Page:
Sweden bans Huawei and ZTE on grounds of national security
Image Credit: FRED DUFOUR/AFP/Getty Images
Kathmandu. European countries have been cautious of major Chinese telecom companies operating within their territories. Many governments have either barred the operations of such companies or have tightened their restrictions on the use of the telecom equipment. The reactions are a response to reports surfacing about the companies’ direct links with the Chinese government and the belief that they pose a threat to the national security of the concerned states. Sweden has now decided to ban the equipment from Huawei and ZTE Corporation that are used in its 5G networks.
On September 20, 2020, the Swedish Post and Telecom Authority (PTS) had published a list of the companies approved for 3.5 GHz and 2.3 GHz auctions. In the report they notified that “New installations and new implementation of central functions for the radio use in the frequency bands must not be carried out with products from the suppliers Huawei or ZTE.” It went further and stated that, “If existing infrastructure for central functions is to be used to provide services in the concerned frequency bands, products from Huawei and ZTE must be phased out 1 January 2025 at the latest.”
The decision to place a total ban on telecom equipment comes from PTS’s claims that China is “one of the biggest threats against Sweden.” Sweden, additionally houses Ericsson that is one of Europe’s largest supplier of telecom equipment and is a direct competition to Huawei. It recently bagged a 5G contract in Belgium, alongside Nokia when Proxima and Orange Belgium decided to hand the deals over to the two companies instead of Huawei.
Similar moves have been made by Germany and the United Kingdom. While Germany simply tightened restrictions on the entry of Huawei equipment the UK Parliament has stressed on a complete ban and phase out of Huawei operations and equipment within its territory, citing concerns for the country’s security. India and Japan have also tied-up for a 5G deal, intended towards developing 5G technology, sidelining Huawei in the process.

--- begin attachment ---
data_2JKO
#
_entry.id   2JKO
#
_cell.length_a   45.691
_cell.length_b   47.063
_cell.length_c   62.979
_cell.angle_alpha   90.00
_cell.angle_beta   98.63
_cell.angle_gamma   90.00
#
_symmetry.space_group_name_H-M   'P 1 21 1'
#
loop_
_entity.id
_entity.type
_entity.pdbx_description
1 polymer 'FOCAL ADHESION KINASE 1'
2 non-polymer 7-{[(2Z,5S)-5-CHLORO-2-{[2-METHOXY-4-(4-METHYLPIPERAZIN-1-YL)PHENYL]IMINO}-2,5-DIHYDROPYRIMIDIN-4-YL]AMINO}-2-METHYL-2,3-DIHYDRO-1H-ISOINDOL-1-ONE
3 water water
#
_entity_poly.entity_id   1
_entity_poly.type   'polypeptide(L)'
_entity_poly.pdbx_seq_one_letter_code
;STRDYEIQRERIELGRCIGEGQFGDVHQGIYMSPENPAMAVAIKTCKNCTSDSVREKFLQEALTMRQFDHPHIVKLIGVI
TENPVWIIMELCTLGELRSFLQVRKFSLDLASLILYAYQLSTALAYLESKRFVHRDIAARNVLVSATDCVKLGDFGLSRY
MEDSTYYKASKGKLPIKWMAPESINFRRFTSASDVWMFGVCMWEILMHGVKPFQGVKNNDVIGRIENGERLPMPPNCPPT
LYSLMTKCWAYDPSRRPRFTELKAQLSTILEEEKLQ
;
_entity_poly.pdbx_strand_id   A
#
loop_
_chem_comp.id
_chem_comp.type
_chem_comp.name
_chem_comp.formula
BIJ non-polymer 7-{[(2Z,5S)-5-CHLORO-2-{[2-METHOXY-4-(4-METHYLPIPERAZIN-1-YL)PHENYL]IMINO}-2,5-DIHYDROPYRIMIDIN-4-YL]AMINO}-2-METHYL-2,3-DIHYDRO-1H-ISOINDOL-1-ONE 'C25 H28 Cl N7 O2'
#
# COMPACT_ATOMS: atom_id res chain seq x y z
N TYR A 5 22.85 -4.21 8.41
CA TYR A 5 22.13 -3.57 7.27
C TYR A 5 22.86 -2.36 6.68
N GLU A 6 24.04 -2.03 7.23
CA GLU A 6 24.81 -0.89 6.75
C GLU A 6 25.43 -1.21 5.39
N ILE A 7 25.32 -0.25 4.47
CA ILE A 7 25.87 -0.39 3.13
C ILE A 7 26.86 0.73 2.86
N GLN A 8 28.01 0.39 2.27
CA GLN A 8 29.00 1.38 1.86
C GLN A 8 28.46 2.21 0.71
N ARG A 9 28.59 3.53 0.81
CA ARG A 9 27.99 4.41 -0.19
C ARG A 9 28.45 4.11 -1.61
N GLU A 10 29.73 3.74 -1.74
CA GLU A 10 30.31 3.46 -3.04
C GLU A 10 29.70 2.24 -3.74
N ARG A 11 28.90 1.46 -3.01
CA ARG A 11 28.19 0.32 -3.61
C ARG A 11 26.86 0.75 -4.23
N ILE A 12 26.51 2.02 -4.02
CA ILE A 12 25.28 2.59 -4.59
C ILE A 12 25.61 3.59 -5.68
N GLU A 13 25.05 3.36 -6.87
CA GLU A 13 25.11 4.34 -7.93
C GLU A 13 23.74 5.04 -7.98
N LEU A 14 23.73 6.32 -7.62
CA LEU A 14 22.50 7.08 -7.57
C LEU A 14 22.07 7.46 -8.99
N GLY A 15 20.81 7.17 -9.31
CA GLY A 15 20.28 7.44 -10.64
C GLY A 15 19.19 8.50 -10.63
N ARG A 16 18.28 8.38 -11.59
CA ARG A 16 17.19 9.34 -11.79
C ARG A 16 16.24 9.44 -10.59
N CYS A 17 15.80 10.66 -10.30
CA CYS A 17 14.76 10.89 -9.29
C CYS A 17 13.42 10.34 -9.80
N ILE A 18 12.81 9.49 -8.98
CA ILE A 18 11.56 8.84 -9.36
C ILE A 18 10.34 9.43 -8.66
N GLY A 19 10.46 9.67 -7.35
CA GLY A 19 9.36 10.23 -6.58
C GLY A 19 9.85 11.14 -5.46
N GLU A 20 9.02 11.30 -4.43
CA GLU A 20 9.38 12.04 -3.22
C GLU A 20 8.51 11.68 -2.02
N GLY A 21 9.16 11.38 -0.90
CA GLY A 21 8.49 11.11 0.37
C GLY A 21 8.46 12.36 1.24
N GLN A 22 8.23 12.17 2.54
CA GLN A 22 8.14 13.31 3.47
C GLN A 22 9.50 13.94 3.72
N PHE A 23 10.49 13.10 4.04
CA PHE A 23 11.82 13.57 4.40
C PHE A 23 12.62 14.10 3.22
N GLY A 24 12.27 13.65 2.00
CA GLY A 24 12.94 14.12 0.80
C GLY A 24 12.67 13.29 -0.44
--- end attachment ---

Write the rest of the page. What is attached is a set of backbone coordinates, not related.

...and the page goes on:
China has now issued a warning to Sweden to reconsider its decision. Zhao Lijian, the spokesperson for the Chinese foreign ministry, stated that “China expresses strong dissatisfaction with Sweden”, and “Sweden should uphold an objective and fair attitude, and correct its wrong decision, to avoid bringing a negative impact to China-Sweden economic and trade cooperation and the operations of Swedish enterprises in China.” The Chinese government has repeatedly maintained that the telecom companies are private enterprises and are not controlled by Beijing.
Sweden and China have experienced numerous strains in their bilateral relations since the detention of Gui Minhai, a Hong Kong born Swedish citizen in 2015. In February of this year, he was sentenced to 10 years in prison by a Chinese court citing that the writer was “illegally providing intelligence overseas.”
The struggle between the European states and Chinese telecom companies is unlikely to be resolved soon. The fact that China is one of the major trading partners of the European Union and has raised this point on multiple occasions will only serve to further complicate the matters in the future.
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